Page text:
As explained, in the section on Course Load (Academic Regulations chapter), students may request verification of being in half-time, 3/4-time or full-time status while they are registered for “continuation” and pursuing their thesis work.
A Requirements for Theses and Dissertations manual prepared by the Graduate Studies Office gives full instructions on the process and requirements for a thesis. It is posted on the graduate web page and printed copies are available at nominal cost in the bookstore.
After the thesis committee gives approval to begin the final preparation stage, the candidate will prepare one signatory page that shows the signatures of at least the following: the thesis committee members, the department chairperson—or, in the instance of college-wide programs, the college representative for graduate programs (as determined by the dean)—the Dean of the College, and the Associate Provost for Graduate Studies. Two copies of the final, approved thesis will be housed in the UMass Dartmouth library collection, bound for the permanent collection at the student’s expense. (The library does not house copies of Project reports.) MFA theses have a shortened approval process.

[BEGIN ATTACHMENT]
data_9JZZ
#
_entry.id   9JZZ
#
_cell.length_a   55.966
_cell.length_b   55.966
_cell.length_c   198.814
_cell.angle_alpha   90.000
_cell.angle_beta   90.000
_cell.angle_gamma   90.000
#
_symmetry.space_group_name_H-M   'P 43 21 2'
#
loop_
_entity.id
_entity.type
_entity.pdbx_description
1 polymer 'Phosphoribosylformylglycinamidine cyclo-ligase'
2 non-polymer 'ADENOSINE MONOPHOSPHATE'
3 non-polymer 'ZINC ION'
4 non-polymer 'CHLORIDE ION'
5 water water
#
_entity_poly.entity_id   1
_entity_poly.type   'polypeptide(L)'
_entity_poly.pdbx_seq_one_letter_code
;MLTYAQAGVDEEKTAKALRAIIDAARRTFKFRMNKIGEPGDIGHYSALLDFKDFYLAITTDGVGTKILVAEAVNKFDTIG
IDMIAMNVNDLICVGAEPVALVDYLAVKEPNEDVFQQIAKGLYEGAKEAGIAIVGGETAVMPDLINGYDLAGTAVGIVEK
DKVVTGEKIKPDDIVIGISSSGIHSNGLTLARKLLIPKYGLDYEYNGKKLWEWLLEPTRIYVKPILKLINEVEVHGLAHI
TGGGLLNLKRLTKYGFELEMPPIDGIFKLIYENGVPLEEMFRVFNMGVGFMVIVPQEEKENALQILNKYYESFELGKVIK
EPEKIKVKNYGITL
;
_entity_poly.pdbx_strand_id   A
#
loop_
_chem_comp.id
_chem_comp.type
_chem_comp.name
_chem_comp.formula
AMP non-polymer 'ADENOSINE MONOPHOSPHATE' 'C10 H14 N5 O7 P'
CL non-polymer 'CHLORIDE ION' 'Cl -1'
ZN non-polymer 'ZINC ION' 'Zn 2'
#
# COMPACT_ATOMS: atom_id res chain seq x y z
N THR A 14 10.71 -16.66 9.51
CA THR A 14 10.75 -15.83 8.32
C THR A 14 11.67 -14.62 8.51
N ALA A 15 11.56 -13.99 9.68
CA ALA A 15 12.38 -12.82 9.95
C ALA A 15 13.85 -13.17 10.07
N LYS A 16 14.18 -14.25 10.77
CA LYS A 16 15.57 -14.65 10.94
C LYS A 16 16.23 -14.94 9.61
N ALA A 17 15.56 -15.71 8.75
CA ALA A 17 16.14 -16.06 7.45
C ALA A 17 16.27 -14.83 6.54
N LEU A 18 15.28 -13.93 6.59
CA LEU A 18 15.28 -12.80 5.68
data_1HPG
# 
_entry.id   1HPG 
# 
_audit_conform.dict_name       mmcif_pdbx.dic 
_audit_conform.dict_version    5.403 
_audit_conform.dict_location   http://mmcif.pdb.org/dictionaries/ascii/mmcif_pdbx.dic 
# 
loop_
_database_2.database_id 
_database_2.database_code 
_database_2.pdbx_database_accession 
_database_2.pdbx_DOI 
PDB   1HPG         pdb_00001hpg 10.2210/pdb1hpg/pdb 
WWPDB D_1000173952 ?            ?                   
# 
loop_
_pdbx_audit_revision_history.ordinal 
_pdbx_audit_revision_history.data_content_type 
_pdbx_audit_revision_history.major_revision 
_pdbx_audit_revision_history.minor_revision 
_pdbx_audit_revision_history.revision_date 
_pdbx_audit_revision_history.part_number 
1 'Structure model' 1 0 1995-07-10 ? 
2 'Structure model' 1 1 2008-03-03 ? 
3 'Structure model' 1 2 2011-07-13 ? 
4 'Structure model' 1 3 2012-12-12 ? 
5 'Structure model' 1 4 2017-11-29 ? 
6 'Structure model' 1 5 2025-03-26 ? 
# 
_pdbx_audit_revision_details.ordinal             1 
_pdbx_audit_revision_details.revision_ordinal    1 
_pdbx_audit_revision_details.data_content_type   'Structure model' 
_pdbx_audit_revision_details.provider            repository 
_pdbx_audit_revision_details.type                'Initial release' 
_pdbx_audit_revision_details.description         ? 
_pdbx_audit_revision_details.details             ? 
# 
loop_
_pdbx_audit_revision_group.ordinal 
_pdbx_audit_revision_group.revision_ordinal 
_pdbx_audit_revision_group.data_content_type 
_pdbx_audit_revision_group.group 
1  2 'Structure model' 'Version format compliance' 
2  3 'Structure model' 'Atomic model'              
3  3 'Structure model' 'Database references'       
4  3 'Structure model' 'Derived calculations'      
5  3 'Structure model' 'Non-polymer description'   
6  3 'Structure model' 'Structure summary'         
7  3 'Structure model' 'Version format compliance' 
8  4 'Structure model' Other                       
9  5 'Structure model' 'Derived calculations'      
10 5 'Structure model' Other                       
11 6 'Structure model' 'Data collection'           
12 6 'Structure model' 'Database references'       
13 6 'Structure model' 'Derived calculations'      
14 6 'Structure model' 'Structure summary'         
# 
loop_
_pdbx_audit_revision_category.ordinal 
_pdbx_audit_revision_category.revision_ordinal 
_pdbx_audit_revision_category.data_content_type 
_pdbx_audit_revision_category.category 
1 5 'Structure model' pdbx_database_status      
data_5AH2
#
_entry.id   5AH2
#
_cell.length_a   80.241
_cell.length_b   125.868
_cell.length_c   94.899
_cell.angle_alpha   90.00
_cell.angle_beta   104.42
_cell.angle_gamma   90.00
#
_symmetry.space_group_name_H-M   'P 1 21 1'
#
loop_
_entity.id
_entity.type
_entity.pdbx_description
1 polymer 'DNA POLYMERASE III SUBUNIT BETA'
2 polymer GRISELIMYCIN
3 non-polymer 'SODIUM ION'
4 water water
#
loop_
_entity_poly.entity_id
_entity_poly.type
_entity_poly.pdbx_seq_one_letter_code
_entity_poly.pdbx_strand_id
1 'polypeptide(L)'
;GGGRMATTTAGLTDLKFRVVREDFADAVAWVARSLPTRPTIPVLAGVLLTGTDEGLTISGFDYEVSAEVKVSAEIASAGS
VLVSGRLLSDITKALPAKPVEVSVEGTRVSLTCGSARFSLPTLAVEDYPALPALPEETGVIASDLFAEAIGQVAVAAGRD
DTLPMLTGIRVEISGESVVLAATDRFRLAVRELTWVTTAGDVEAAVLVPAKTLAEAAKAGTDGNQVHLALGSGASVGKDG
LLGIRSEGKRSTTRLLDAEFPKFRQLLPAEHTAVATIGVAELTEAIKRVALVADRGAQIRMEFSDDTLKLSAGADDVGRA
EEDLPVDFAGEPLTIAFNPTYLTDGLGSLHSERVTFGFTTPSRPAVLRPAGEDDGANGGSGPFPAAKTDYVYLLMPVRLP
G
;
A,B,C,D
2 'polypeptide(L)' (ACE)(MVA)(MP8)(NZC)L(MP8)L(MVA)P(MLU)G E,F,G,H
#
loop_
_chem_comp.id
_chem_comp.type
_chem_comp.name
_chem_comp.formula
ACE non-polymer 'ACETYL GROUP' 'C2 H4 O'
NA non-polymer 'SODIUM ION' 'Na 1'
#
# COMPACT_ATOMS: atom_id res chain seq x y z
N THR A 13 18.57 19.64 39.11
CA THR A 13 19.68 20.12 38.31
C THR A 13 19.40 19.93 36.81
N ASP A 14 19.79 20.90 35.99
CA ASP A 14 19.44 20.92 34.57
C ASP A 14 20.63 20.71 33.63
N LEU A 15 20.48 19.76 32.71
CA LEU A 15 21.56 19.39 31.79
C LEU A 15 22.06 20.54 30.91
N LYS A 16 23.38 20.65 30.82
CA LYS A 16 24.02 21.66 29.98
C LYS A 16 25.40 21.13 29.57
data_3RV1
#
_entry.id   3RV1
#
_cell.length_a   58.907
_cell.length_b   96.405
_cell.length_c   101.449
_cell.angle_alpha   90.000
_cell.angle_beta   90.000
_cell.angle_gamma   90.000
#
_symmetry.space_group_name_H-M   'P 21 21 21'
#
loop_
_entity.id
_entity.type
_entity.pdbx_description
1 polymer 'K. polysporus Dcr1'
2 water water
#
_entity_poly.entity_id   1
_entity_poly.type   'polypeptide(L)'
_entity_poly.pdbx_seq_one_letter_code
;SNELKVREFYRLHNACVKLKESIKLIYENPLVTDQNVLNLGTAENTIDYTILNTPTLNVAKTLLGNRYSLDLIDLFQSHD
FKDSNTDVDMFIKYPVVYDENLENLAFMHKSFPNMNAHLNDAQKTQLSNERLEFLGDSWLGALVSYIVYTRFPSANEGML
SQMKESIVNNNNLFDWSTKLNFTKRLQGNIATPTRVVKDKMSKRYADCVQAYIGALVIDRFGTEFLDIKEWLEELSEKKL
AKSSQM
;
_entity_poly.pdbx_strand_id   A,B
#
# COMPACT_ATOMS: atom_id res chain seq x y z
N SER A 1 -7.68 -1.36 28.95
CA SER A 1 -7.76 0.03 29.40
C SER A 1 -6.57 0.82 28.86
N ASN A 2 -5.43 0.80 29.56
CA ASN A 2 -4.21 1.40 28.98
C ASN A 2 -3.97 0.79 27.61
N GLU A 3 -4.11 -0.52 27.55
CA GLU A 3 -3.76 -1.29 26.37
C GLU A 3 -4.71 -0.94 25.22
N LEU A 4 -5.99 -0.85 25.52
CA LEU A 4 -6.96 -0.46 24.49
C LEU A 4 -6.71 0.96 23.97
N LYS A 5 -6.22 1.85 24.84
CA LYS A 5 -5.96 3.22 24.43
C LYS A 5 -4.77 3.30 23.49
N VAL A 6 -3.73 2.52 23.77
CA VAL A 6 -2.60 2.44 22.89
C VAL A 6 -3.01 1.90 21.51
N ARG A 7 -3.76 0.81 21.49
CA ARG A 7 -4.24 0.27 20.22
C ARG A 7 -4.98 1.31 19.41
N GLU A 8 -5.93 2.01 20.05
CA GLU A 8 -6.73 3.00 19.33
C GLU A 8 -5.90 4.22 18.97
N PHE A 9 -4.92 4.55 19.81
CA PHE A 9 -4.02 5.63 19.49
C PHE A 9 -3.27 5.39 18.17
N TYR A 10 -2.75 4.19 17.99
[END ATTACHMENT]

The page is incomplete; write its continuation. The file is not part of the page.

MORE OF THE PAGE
The thesis will receive grades of IP (in progress) until its completion and final approval by the major department. If the thesis or project is never completed, IP remains the grade of record. Upon approval, a permanent grade will be given (according to the approved grading system for that program) and the title of the thesis clearly stated on the student’s transcript. If desired by the major department and approved by the dean of the college, the thesis may be designated as “distinguished” and so noted on the student’s transcript. The posting of graduation and awarding of the degree occur after completion and approval of the thesis or project.